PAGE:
Aeropress Coffee brewing is quite a precise and accurate measurement, so using a scale instead of a scoop is bound to give you a more balanced cup of coffee because the digital scale is more accurate than the scoop. 

Water being poured into an aeropress

What Is The Auto-drip Brewer Coffee-to-Water Ratio?

When establishing a suitable coffee-to-water ratio for the perfect cup of Auto-drip Brew coffee a general ratio to work with is 1:16, which is 1 gram of coffee to 16 milliliters of water.

A proportion of 1:18 will give you a weaker cup of coffee, and a coffee-to-water ratio for a stronger cup of coffee would be 1:15. 

A scale is the best option for accurate measurements; however, tablespoon measurements will work fine if you do not own one. Working with 2 tablespoons of ground coffee for every 6 milliliters of water is a good coffee-to-water ratio for your auto-drip coffee. A top tip would be to weigh the water before you pour it into the brewing reservoir, and after the coffee has been brewed, make sure you don’t allow it to sit as this takes away from the flavor and acidity. 

If your coffee to water ratio is not quite to taste, consider checking your water temperature before changing your ratio. Most auto-drip brewing machines heat water up to 180 degrees Fahrenheit, which is not a high enough temperature to extract all the flavors from your coffee. So running a water cycle through your auto-drip and using that water to brew your coffee will increase the water temperature to about 200 degrees Fahrenheit - the perfect temperature to make a great cup of Auto-drip coffee. 

Next, let's look at the coffee-to-water ratio for Chemex brewing.

How Much Coffee-to-Water Ratio For Chemex?

A good coffee-to-water ratio for Chemex brewing is 1:15, that is, 1 gram of coffee to every 15 milliliters of water.

Using a kitchen scale is a suitable option. However, a tablespoon measurement will work just as well. When using a tablespoon to measure chemex coffee-to-water ratio, 3 tablespoons for every 1 cup of water is a good measurement for a lovely, well-balanced cup of coffee.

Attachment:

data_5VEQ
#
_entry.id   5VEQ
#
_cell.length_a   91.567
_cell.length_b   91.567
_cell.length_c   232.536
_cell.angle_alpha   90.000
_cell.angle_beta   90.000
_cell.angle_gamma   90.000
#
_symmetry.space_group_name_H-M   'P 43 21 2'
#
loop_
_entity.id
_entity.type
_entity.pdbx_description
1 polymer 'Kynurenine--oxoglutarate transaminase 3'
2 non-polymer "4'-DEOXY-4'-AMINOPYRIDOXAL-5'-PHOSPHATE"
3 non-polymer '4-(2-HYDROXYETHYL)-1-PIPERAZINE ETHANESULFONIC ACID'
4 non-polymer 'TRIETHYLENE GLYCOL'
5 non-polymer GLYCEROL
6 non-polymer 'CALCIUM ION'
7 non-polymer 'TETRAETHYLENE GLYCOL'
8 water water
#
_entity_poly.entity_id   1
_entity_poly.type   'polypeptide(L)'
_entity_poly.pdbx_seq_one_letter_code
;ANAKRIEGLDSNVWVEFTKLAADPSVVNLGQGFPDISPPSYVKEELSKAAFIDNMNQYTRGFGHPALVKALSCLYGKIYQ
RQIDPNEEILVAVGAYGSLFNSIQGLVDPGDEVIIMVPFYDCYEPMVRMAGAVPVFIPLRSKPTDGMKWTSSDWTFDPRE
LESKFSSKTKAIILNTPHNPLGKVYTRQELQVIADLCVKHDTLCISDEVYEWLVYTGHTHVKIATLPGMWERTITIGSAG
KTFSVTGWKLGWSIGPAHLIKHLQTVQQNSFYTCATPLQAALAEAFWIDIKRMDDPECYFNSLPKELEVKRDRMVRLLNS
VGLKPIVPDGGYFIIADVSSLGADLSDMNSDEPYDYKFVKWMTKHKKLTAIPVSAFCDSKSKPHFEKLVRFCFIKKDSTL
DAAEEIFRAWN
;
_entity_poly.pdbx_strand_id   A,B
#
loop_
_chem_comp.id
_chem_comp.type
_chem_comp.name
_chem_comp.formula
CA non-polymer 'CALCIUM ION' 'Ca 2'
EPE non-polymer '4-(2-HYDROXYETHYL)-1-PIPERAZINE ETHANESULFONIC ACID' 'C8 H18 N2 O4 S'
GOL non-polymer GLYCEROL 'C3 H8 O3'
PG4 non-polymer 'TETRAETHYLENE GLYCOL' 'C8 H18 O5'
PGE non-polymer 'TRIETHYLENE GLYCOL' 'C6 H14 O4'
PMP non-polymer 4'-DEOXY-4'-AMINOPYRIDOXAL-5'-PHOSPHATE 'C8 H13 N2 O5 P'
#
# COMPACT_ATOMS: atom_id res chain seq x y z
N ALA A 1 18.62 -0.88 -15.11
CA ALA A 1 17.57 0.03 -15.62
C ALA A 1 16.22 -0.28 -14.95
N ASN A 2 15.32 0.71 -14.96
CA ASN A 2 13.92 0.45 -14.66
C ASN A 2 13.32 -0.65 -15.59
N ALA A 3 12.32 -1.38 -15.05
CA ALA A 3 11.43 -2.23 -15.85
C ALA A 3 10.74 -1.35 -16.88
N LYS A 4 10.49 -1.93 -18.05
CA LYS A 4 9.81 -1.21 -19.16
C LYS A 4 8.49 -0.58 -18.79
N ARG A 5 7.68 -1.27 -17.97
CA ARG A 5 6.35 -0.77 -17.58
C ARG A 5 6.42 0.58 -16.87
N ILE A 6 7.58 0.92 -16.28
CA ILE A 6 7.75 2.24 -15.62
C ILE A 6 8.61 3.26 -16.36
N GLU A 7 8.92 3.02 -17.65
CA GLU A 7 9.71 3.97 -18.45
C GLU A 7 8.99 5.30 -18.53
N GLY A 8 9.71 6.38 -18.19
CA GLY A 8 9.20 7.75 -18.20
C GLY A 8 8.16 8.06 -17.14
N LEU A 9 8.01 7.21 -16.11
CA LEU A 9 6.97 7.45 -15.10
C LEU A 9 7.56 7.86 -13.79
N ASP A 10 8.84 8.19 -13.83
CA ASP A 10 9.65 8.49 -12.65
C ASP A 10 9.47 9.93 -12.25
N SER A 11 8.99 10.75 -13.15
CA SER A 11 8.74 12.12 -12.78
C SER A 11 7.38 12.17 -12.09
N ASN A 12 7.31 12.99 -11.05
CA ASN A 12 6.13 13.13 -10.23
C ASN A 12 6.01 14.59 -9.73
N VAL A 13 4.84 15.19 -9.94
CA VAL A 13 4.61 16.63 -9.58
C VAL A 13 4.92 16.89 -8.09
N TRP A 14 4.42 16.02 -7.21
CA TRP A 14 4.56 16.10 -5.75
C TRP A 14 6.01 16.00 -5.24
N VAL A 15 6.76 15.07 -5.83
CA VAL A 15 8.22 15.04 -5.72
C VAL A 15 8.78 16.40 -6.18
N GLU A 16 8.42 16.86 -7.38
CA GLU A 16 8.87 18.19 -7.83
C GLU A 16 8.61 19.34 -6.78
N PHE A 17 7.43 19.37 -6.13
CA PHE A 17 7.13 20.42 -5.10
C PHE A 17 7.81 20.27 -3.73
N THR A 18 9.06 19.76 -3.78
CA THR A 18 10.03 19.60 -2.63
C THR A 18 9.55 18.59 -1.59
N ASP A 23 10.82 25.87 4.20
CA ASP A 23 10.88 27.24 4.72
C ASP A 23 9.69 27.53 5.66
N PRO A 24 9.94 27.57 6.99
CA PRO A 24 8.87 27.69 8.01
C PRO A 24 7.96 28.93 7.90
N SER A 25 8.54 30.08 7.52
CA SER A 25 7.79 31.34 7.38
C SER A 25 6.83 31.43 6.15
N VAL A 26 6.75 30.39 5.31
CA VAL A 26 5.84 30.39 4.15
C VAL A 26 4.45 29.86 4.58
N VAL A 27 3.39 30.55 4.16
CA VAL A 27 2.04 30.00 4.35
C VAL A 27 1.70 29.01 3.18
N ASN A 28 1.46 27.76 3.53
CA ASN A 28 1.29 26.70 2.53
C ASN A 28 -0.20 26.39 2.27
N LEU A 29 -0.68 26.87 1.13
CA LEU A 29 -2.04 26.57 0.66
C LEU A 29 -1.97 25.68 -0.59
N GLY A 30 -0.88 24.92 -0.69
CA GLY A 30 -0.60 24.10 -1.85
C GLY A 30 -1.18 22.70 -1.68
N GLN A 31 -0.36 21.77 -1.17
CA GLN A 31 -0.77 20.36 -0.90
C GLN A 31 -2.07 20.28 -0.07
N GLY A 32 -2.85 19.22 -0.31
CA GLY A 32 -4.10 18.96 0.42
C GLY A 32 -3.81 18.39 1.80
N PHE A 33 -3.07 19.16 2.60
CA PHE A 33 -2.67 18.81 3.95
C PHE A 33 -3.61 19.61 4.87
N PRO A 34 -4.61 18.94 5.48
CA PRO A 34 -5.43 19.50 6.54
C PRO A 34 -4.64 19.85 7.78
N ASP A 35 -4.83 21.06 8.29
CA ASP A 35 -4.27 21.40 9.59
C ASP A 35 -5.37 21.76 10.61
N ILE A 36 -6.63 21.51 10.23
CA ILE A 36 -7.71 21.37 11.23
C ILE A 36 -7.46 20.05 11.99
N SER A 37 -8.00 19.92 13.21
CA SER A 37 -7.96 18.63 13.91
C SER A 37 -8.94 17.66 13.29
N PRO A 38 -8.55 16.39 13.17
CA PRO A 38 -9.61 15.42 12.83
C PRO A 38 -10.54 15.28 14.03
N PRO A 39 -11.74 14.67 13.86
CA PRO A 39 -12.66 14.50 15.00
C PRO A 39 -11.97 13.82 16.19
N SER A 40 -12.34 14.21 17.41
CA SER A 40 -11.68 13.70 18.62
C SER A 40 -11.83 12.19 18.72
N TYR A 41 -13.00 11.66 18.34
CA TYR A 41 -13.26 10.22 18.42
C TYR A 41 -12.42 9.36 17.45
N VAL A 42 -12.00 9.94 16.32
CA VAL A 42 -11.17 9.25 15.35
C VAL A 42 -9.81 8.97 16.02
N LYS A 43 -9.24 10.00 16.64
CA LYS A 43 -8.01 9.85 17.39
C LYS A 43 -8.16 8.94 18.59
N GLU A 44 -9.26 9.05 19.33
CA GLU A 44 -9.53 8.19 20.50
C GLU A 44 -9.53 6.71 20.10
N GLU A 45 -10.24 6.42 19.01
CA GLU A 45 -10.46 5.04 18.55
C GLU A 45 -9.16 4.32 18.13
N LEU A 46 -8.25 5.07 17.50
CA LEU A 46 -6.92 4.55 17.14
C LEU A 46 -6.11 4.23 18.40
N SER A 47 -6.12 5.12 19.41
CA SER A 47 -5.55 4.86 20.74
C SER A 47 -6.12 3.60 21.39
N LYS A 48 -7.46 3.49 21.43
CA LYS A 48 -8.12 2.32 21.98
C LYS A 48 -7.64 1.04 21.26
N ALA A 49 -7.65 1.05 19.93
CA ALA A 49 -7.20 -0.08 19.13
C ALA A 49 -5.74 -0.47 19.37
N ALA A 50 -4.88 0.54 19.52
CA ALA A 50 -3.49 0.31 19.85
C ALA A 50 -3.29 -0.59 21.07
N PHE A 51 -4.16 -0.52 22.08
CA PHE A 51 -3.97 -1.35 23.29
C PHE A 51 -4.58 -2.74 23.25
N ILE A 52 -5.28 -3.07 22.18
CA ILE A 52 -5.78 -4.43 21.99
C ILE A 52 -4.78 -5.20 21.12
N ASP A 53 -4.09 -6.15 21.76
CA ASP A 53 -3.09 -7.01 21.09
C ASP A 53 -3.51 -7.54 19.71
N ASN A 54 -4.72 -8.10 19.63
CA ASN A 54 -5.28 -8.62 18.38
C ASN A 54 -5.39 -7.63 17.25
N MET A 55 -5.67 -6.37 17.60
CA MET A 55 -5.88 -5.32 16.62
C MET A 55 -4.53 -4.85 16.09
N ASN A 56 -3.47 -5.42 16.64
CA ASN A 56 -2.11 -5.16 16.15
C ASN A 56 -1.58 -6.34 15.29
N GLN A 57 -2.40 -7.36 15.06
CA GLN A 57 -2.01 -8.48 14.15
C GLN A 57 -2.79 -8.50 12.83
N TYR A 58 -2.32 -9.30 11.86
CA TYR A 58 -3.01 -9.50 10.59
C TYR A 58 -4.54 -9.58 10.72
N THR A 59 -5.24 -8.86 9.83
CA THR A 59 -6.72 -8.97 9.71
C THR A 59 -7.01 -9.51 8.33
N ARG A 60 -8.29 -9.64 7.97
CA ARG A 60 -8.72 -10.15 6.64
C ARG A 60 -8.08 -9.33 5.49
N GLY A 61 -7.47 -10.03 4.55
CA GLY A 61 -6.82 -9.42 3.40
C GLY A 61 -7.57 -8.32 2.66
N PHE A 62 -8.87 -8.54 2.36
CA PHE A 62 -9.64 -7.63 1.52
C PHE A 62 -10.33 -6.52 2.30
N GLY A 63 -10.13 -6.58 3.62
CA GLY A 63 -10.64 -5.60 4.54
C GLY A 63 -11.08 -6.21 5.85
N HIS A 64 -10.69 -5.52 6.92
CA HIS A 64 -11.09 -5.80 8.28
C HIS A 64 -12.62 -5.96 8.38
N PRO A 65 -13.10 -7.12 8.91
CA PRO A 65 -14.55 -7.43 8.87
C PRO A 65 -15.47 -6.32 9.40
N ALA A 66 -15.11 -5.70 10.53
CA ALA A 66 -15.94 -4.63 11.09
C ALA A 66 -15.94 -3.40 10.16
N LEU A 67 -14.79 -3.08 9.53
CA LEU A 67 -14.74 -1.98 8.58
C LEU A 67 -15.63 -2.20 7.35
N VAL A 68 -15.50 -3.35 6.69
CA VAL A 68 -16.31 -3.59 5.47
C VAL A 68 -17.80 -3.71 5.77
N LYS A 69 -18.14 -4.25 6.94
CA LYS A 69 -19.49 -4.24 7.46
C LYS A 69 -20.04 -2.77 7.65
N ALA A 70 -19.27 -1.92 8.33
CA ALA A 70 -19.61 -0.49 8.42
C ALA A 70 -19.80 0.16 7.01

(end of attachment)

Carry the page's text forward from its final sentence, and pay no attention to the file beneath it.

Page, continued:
Regarding balance, your coffee-to-water ratio may be incorrect if your water temperature is too high or too low. Boiling water tends to scorch the coffee, while the other extreme tends to under-extract the flavors. Settling for an average of 200 degrees Fahrenheit and a well-calculated coffee-to-water ratio will give you the perfect cup of Chemex coffee. 

Moka Pot: What is the Coffee-to-Water Ratio?

When using a Moka Pot, the ideal coffee-to-water ratio is 1:12, 1 gram of coffee to every 12 milliliters of water.

This will give you an espresso-like concentrate. For a cup of coffee highlighted by its characteristics and flavors, using a coffee-to-water ratio of 1:15 is most suitable. A digital kitchen scale ensures precision and consistency! 

Be sure to use freshly roasted coffee beans, typically roasted within the last week. This will ensure a well-balanced coffee-to-water ratio, flavor and taste. When making a regular cup of coffee, dilute the coffee concentrate using between 80 to 100 milliliters of water. On the other hand, for a specialty cup of coffee use about 50 milliliters of water for dilution. To avoid affecting the coffee-to-water ratio, use a medium-fine grind (size of sand grains) as an extremely fine grind will seep into the coffee and alter the taste.